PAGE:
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Washington_State_Gov._Christine_Gregoire

Washington Senate passes gay marriage bill

The Washington Senate late on Feb. 1 approved a marriage equality bill by a 28-21 vote. The measure faces likely success in the House and Democratic Gov. Chris Gregoire has pledged to sign the bill into law if it reaches her desk.

With her signature, Washington would become the seventh state in the nation to legalize same-sex marriage.

The legislative timetable would have the House vote as early as Feb. 8, the governor sign the bill soon after and couples marrying as early as June.

But opponents, funded by the National Organization of Marriage, have pledged a ballot measure to block gay marriages. If they file at least 120,577 valid signatures by June 6, the issue would be put on the November ballot and same-sex weddings likely would be put on hold.

The Senate vote followed a debate on marriage before a crowded gallery that included proponents and opponents. Discussion covered about a dozen amendments, including several changes to strengthen provisions protecting religious freedoms that were adopted and one allowing wedding professionals to refuse customers that was rejected.

The 28-21 tally went largely along party lines, with the majority of Democrats voting in favor. Three Democrats voted against the bill.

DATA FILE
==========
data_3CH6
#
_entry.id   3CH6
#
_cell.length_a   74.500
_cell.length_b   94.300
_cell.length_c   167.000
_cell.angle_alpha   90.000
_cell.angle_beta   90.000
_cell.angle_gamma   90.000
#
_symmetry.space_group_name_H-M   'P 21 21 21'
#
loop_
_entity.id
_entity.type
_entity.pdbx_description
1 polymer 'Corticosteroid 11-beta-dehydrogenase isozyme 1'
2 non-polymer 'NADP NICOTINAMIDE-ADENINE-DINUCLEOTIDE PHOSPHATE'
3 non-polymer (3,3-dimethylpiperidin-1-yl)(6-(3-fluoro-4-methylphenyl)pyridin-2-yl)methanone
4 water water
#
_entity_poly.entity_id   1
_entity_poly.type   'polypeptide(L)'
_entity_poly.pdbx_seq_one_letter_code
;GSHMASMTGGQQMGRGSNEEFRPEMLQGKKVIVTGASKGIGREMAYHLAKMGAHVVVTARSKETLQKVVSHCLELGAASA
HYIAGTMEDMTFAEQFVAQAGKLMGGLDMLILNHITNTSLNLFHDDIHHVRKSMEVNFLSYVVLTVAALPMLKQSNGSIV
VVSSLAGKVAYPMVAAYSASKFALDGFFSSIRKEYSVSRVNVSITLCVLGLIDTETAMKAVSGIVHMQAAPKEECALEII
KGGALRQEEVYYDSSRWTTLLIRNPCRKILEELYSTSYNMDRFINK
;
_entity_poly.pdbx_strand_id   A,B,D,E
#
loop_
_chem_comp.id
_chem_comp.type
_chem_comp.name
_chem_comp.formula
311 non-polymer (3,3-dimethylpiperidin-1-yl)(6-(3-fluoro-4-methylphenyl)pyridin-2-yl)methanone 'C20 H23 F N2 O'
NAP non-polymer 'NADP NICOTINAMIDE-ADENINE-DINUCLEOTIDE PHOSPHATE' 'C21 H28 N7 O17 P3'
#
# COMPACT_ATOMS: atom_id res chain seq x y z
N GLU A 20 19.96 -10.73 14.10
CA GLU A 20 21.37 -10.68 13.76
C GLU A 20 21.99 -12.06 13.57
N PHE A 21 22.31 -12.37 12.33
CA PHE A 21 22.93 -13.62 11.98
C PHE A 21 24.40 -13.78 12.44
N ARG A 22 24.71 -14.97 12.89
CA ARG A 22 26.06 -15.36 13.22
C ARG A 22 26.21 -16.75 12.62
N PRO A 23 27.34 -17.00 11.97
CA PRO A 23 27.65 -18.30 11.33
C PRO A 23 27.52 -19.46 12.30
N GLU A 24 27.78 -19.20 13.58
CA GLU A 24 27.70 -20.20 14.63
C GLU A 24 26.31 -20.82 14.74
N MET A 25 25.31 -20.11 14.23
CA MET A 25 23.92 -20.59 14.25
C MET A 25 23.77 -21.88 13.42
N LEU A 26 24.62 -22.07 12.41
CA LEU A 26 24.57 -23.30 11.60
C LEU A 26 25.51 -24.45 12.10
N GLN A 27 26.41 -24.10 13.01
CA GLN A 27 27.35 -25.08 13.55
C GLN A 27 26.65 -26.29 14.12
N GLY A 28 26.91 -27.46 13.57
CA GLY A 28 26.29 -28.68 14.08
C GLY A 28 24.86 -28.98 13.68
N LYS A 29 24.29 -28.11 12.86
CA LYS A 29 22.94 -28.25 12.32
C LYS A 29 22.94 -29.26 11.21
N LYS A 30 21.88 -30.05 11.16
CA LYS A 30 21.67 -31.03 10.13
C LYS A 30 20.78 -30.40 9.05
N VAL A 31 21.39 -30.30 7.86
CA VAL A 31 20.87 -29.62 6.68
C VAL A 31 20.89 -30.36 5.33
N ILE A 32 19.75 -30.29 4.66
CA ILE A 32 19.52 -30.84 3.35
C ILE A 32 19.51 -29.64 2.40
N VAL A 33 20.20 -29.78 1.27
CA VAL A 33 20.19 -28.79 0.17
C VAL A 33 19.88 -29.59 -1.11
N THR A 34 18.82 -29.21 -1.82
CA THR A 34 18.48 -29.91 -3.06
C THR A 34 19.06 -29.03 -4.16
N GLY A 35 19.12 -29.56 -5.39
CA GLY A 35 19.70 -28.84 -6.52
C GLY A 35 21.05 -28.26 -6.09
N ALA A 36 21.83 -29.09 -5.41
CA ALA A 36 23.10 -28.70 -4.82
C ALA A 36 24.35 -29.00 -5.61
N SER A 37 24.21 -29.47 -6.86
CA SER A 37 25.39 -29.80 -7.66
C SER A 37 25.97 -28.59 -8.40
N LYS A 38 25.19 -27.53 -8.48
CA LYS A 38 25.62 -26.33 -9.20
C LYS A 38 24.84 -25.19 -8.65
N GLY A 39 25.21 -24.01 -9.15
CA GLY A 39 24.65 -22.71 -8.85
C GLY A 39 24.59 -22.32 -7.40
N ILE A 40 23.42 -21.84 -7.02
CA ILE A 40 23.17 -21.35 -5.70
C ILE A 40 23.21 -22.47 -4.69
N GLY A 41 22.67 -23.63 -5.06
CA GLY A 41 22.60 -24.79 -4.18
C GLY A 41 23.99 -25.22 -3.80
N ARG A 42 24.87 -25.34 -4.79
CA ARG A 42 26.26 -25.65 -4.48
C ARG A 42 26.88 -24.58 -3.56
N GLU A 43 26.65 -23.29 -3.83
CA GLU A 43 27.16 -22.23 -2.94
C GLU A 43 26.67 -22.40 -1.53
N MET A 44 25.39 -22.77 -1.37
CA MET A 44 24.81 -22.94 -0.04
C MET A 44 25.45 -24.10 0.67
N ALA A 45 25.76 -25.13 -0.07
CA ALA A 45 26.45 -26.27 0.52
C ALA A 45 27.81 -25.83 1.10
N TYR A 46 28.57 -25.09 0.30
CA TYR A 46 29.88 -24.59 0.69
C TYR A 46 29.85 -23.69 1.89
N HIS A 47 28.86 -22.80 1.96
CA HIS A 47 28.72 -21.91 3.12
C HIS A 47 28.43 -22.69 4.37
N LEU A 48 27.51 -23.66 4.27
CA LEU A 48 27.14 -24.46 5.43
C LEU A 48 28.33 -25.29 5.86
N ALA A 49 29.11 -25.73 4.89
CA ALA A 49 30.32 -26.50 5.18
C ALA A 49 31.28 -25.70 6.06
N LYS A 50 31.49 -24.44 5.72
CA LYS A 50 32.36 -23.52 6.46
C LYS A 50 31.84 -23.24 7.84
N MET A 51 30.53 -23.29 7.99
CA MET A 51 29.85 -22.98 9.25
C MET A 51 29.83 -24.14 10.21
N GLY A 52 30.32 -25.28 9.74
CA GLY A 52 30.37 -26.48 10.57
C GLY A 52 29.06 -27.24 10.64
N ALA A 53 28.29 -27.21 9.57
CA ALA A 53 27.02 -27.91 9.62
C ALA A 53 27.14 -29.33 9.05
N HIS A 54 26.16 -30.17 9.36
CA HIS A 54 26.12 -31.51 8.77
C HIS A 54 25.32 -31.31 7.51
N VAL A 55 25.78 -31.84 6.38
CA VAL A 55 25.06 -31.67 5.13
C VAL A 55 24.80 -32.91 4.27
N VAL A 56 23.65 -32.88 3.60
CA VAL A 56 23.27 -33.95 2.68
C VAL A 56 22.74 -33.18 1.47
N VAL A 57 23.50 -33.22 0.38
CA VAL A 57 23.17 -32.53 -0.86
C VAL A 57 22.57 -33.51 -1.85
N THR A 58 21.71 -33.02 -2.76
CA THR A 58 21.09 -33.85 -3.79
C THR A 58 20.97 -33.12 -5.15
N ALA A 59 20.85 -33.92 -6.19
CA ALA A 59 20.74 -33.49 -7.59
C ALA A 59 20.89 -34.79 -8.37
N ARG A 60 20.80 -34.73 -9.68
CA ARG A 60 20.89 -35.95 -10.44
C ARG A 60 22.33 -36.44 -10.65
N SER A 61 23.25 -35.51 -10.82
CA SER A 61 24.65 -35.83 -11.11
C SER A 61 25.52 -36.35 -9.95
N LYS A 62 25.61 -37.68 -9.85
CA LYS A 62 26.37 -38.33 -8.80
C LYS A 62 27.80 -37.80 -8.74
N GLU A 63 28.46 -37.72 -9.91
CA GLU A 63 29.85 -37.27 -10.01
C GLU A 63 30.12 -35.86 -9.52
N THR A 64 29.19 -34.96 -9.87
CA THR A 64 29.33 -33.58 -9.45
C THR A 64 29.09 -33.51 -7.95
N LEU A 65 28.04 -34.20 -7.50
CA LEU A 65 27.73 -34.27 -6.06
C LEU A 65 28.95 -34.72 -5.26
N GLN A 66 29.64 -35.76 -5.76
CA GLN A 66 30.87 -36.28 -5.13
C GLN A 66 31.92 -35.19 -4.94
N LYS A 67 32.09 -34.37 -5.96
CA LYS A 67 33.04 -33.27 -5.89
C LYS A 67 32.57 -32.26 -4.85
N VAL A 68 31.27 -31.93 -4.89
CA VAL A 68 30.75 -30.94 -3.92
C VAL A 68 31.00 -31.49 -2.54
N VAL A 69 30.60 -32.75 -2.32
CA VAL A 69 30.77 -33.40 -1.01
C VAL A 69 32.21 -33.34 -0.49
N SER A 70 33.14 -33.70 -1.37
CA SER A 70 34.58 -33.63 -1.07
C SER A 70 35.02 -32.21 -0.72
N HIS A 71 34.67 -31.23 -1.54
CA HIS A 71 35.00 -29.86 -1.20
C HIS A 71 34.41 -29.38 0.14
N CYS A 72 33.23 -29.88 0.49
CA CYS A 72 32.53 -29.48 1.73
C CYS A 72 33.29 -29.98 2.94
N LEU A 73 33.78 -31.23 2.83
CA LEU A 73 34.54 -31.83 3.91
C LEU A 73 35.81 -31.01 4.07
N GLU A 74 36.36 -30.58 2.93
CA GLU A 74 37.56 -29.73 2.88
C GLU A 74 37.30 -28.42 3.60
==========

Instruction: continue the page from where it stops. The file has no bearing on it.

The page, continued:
Sen. Ed Murray, who is openly gay, sponsored the measure. He urged against name-calling as the struggle over the legislation continues.

Those who vote against same-sex marriage are not bigots, Murray said, and those who vote for same-sex marriage “are not, and we should not be accused of, undermining family life or religious freedom.”

Murray, before the vote, added that even lawmakers who cast a “no” would be getting an invitation to his wedding with Michael Shiosaki, his partner of 20 years.

Legalization of same-sex marriage in Washington would lead to the dissolution of the state’s domestic partnership program for same-sex couples. But partnerships would remain an option for seniors over 62 years old who, to not wanting to lose Social Security benefits, don’t want to marry or remarry.

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